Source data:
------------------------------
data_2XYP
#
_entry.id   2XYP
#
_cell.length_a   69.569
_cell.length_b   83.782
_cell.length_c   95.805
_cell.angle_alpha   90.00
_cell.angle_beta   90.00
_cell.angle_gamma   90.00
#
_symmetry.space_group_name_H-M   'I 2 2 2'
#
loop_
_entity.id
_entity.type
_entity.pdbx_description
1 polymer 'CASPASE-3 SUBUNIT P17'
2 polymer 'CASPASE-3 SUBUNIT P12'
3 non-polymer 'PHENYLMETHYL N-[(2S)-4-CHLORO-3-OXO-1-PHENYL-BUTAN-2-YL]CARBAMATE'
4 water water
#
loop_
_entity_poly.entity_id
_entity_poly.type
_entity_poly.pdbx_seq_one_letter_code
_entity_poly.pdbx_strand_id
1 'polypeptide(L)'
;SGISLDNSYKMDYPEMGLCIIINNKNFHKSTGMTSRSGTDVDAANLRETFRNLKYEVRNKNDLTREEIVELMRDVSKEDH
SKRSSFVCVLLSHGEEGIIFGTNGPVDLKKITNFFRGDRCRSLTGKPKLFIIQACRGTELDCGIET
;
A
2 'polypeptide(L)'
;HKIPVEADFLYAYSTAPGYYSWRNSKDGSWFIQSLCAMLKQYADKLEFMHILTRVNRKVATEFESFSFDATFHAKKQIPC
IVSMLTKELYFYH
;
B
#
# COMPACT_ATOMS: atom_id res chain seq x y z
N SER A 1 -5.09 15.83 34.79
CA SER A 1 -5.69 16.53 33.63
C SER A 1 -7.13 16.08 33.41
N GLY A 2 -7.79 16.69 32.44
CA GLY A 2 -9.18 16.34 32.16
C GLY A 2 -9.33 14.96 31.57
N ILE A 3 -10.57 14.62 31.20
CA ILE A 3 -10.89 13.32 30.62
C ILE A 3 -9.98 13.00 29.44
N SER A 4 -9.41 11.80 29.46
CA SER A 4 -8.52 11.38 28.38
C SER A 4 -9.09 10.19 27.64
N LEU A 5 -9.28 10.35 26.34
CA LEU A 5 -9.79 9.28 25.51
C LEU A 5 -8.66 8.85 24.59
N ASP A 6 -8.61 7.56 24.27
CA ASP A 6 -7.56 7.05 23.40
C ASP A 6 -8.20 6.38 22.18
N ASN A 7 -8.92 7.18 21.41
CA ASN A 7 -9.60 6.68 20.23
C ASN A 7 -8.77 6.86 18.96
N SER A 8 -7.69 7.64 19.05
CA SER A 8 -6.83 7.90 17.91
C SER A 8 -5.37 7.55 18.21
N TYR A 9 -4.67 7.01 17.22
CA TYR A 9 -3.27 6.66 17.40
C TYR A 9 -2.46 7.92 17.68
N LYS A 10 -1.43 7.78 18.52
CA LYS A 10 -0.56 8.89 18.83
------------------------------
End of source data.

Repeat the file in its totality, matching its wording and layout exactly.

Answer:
data_2XYP
#
_entry.id   2XYP
#
_cell.length_a   69.569
_cell.length_b   83.782
_cell.length_c   95.805
_cell.angle_alpha   90.00
_cell.angle_beta   90.00
_cell.angle_gamma   90.00
#
_symmetry.space_group_name_H-M   'I 2 2 2'
#
loop_
_entity.id
_entity.type
_entity.pdbx_description
1 polymer 'CASPASE-3 SUBUNIT P17'
2 polymer 'CASPASE-3 SUBUNIT P12'
3 non-polymer 'PHENYLMETHYL N-[(2S)-4-CHLORO-3-OXO-1-PHENYL-BUTAN-2-YL]CARBAMATE'
4 water water
#
loop_
_entity_poly.entity_id
_entity_poly.type
_entity_poly.pdbx_seq_one_letter_code
_entity_poly.pdbx_strand_id
1 'polypeptide(L)'
;SGISLDNSYKMDYPEMGLCIIINNKNFHKSTGMTSRSGTDVDAANLRETFRNLKYEVRNKNDLTREEIVELMRDVSKEDH
SKRSSFVCVLLSHGEEGIIFGTNGPVDLKKITNFFRGDRCRSLTGKPKLFIIQACRGTELDCGIET
;
A
2 'polypeptide(L)'
;HKIPVEADFLYAYSTAPGYYSWRNSKDGSWFIQSLCAMLKQYADKLEFMHILTRVNRKVATEFESFSFDATFHAKKQIPC
IVSMLTKELYFYH
;
B
#
# COMPACT_ATOMS: atom_id res chain seq x y z
N SER A 1 -5.09 15.83 34.79
CA SER A 1 -5.69 16.53 33.63
C SER A 1 -7.13 16.08 33.41
N GLY A 2 -7.79 16.69 32.44
CA GLY A 2 -9.18 16.34 32.16
C GLY A 2 -9.33 14.96 31.57
N ILE A 3 -10.57 14.62 31.20
CA ILE A 3 -10.89 13.32 30.62
C ILE A 3 -9.98 13.00 29.44
N SER A 4 -9.41 11.80 29.46
CA SER A 4 -8.52 11.38 28.38
C SER A 4 -9.09 10.19 27.64
N LEU A 5 -9.28 10.35 26.34
CA LEU A 5 -9.79 9.28 25.51
C LEU A 5 -8.66 8.85 24.59
N ASP A 6 -8.61 7.56 24.27
CA ASP A 6 -7.56 7.05 23.40
C ASP A 6 -8.20 6.38 22.18
N ASN A 7 -8.92 7.18 21.41
CA ASN A 7 -9.60 6.68 20.23
C ASN A 7 -8.77 6.86 18.96
N SER A 8 -7.69 7.64 19.05
CA SER A 8 -6.83 7.90 17.91
C SER A 8 -5.37 7.55 18.21
N TYR A 9 -4.67 7.01 17.22
CA TYR A 9 -3.27 6.66 17.40
C TYR A 9 -2.46 7.92 17.68
N LYS A 10 -1.43 7.78 18.52
CA LYS A 10 -0.56 8.89 18.83